Small Press with Big Ideas by Ralph Nader

Growing Red Raspberries

Image by Dandelion Salad via Flickr

by Ralph Nader
The Nader Page
May 3, 2011

Among the vast daily news sources bidding for our readership, I find four little-heralded publications representing major causes worthy of attention.

Spotlighting the dwindling survival of the family farm and ranch is the monthly OCM News published by the Organization for Competitive Markets (OCM). OCM is opposed to the concentration of power in a few megacorporate hands such as the four giant meatpackers and the giant seed company, Monsanto. The effect on farmers is to increase their costs of supplies and decrease their right, under neglected federal law, to receive competitive bids for their product, such as beef.

OCM executive director, Fred Stokes, in a recent editorial on the “changing structure of American agriculture,” quotes Bill Bishop, an editorial writer, as saying that companies like Cargill and Smithfield “don’t own farms, they’ll own the farmers.”

In another recent issue, Randy Stevenson, OCM’s president decries “the merger of government and business” to serve the politically very influential corporate agribusiness giants. In the December 2010 issue Mr. Stevens calls for any evidence as to the existence of significant competition in the cattle market. He wants to know if there are “specific instances when they have observed two different packers making differing bids on the same lot of cattle.” He was speaking of the rarity of more than one giant packer competing against another “through negotiated purchases”.

For more information about the unenforced Packers and Stockyards Act—which was passed ninety years ago to assure competitive markets see

The American Conservative (, published monthly, contains more than a few articles that reflect a return to historic conservative principles, so long debauched by corporatists and neocons masquerading as conservatives.

In a cover story in its April, 2011 issues, titled “Poisoned Generation: For Iraq’s Children the War is Not Over,” author Kelley B. Vlahos describes the large increase in infant mortality and birth defects from the massive contamination of air, water, soil and food from Bush’s invasion. His depiction of hospital records from Fallujah warrant an independent study by the World Health Organization (WHO). He writes that “looking at the photographs of babies barely recognizable as human, of toddlers frighteningly tiny, limp from their own deformities, the toll of war and the conditions it creates is evident.”

Other articles in the April issue included “Beyond Free Trade,” covering the “heterodox economists challenging globalism,” and commentaries praising Governor Jerry Brown and decorated Marine General Smedley Butler who became an anti-war, anti-multinational corporation advocate before World War II, writing the popular book “War is a Racket,” that ended with the declaration “To Hell With War!”

For the politically jaded, try PEEReview, a sprightly quarterly newsletter published by the Public Employees for Environmental Responsibility. This group started in the early Nineties by professional foresters in the U.S. Forest Service to defend their expert judgment against such corporate power moves as mindless clearcutting by large timber companies cutting the public’s trees for a pittance. Membership since has come from other employees at federal agencies who work on natural resources and environmental health issues.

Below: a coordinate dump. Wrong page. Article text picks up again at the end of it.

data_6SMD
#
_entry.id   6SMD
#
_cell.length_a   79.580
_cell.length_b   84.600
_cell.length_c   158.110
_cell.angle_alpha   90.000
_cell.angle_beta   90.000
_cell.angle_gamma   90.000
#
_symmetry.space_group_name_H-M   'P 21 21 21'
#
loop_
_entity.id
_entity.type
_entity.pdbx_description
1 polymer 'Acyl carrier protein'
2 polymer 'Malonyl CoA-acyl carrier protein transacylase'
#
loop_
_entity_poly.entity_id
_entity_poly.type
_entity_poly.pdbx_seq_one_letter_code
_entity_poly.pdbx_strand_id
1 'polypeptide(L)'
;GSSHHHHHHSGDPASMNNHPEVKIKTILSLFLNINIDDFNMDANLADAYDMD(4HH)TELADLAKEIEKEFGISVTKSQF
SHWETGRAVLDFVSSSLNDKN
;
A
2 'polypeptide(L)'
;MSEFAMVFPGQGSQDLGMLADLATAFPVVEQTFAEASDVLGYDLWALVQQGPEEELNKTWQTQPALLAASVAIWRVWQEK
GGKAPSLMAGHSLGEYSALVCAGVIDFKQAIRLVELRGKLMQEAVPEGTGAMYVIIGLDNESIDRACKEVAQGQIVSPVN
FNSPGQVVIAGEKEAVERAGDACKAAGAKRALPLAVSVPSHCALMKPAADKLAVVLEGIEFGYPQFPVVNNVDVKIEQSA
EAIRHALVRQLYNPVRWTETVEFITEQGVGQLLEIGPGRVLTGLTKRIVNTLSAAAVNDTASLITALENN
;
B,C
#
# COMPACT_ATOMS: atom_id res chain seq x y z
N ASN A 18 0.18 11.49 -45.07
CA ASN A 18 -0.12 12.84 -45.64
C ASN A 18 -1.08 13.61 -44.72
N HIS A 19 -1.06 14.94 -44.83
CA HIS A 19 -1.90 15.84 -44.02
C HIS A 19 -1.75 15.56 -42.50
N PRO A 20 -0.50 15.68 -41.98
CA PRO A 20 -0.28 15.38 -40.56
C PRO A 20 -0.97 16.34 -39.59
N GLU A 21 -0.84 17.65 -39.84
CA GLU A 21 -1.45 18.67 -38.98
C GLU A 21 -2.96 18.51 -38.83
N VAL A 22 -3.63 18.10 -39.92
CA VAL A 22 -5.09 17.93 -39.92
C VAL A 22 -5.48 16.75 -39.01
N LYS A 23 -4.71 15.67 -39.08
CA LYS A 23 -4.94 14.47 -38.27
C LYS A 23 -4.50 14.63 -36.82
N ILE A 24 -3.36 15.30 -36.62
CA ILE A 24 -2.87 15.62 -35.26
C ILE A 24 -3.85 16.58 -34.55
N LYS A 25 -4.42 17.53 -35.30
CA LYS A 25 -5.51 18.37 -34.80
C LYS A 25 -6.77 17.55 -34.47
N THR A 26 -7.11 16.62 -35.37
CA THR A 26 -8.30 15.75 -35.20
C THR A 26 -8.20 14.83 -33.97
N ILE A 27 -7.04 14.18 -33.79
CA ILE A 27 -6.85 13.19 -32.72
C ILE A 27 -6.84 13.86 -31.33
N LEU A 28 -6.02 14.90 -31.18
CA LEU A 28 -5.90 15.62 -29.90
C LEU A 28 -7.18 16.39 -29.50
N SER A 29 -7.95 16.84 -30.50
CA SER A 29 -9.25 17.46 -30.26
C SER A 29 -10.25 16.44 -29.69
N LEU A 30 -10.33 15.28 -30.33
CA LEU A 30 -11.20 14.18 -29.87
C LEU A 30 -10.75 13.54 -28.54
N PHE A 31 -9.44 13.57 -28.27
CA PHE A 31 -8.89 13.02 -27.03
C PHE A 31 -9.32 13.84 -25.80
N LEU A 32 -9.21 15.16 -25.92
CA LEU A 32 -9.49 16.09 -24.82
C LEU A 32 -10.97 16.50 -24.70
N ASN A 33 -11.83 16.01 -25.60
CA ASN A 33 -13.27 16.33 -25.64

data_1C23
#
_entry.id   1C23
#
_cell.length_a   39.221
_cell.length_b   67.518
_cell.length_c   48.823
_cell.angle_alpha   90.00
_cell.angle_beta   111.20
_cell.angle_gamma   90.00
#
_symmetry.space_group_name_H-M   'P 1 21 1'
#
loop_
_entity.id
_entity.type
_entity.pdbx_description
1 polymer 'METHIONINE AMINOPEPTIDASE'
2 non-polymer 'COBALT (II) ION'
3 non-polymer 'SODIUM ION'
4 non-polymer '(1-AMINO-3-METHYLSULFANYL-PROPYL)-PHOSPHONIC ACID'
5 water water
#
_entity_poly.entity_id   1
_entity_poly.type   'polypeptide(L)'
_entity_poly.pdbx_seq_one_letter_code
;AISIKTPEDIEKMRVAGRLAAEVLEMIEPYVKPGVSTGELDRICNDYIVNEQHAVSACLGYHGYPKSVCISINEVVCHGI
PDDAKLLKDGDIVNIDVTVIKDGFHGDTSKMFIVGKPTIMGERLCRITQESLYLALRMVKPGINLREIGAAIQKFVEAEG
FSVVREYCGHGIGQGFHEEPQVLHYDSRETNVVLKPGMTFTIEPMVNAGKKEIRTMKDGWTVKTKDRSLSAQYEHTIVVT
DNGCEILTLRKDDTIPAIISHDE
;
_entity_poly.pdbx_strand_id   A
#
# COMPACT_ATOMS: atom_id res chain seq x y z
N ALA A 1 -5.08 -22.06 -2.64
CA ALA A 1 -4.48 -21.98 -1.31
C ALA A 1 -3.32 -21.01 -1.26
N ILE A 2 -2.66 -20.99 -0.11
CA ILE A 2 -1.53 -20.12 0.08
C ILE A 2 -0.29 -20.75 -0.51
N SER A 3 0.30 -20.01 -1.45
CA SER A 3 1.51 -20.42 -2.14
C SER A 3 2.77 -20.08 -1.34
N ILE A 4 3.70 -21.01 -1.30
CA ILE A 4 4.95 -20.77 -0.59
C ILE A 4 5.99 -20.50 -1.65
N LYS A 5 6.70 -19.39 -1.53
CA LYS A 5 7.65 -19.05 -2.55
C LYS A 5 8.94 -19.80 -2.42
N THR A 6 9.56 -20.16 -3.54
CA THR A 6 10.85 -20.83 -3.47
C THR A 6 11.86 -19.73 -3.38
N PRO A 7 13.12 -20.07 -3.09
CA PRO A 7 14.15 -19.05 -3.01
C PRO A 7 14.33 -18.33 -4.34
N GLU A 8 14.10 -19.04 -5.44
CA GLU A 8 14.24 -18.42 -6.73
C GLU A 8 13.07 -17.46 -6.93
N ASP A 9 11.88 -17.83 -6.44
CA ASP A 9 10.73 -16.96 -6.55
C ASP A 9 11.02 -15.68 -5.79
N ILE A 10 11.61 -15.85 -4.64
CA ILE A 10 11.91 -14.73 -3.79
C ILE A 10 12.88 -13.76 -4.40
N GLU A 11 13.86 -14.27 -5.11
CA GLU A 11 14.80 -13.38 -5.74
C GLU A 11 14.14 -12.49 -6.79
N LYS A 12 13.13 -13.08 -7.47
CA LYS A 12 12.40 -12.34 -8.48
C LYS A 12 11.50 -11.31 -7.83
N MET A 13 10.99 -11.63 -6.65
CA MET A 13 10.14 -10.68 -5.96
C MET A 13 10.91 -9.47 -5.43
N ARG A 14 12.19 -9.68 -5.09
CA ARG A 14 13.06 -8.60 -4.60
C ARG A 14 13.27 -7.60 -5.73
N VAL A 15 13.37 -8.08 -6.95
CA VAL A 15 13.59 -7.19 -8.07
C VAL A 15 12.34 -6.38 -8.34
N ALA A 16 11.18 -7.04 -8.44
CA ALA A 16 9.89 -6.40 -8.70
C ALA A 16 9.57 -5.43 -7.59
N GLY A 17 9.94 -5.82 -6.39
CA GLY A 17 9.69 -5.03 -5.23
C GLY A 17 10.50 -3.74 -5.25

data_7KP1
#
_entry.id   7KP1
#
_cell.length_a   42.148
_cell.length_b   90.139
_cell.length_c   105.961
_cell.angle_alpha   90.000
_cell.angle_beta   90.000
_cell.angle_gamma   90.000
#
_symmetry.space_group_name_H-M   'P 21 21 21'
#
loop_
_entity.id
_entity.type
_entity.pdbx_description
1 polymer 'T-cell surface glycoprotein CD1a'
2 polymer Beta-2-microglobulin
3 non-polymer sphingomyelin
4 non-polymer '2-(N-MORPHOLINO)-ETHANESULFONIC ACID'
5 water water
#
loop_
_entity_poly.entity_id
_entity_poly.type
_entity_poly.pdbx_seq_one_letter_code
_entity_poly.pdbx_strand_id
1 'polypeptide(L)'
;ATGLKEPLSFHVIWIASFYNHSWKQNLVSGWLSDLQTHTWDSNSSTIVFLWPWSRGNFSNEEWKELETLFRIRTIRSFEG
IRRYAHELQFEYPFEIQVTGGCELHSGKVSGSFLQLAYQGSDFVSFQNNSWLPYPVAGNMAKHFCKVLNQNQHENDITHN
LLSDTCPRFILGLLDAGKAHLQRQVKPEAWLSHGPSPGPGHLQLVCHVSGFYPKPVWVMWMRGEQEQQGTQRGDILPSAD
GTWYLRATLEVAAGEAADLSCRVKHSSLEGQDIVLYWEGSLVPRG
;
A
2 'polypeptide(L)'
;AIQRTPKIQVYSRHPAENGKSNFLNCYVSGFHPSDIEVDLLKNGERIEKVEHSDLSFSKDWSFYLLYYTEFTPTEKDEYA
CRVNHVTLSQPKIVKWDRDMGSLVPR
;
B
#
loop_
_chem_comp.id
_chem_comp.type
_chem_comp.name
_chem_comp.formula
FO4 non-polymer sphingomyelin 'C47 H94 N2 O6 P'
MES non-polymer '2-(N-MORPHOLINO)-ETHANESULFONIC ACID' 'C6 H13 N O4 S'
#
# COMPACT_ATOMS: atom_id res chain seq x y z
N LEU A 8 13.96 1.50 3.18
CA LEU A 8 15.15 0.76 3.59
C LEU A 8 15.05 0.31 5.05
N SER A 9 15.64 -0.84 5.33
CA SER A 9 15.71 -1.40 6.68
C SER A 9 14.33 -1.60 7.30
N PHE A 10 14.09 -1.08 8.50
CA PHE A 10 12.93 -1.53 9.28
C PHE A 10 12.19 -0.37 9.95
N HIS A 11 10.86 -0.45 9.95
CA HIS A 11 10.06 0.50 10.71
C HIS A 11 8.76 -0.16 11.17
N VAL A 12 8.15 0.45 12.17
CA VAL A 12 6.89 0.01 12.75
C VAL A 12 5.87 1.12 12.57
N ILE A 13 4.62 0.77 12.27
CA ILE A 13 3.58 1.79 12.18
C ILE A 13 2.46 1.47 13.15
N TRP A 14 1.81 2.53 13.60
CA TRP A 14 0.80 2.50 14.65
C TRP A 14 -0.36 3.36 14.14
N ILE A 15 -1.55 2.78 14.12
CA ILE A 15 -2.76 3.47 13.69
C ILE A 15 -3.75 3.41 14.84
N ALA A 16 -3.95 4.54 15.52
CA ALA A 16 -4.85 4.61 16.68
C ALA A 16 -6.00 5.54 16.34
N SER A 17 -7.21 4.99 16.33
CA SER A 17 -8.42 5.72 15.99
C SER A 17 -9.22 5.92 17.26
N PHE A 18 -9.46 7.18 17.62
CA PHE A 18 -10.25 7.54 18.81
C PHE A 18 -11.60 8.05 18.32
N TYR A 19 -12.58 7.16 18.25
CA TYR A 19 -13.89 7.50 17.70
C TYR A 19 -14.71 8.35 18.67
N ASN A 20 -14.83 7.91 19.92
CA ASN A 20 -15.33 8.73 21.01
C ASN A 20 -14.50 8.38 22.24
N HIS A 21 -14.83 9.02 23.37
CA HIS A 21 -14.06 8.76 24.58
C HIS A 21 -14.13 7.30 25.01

PEER is remarkably effective in its litigation, lobbying and exposés. Its specificity is remarkable, as are its sources from Washington down to the state and local level, to stop the rollback of clean water and air protections and the protection of one third of America that comprise “the public lands.” All this is being supported by civil servants who want to take their conscience to work (see

Speaking of civil servants, those much stereotyped and maligned Americans, you may wish to get on the free mailing list for a fascinating monthly publication by the U.S. Department of Health and Human Services. It is called Research Activities assembled by the Agency for Health Care Research and Quality. (Send an email to for either an online copy or, thank goodness, a print copy every three months).

This newsletter has an academic name, but its writing is engrossing, covering as it does improvements or declines in health care quality and the nagging health disparities based on race, ethnicity, socioeconomic status and other factors it deems unacceptable.

Keeping its quality of reporting high, whether under the Bush or Obama Administrations, Research Activities testifies to the important of a prudent degree of political independence for the nation’s civil service.

Its April 2011 issue reports that “few disparities in quality of care are getting smaller, and almost no disparities in access to care are getting smaller.” One hopeful improvement: “the proportion of heart attack patients who underwent procedures to unblock heart arteries within 90 minutes improved from 42 percent in 2005 to 81 percent in 2008.”

Information increases the mind’s range to fulfill the citizenry’s potential for connecting reality with higher and nobler expectations.


War is a Racket by Smedley Butler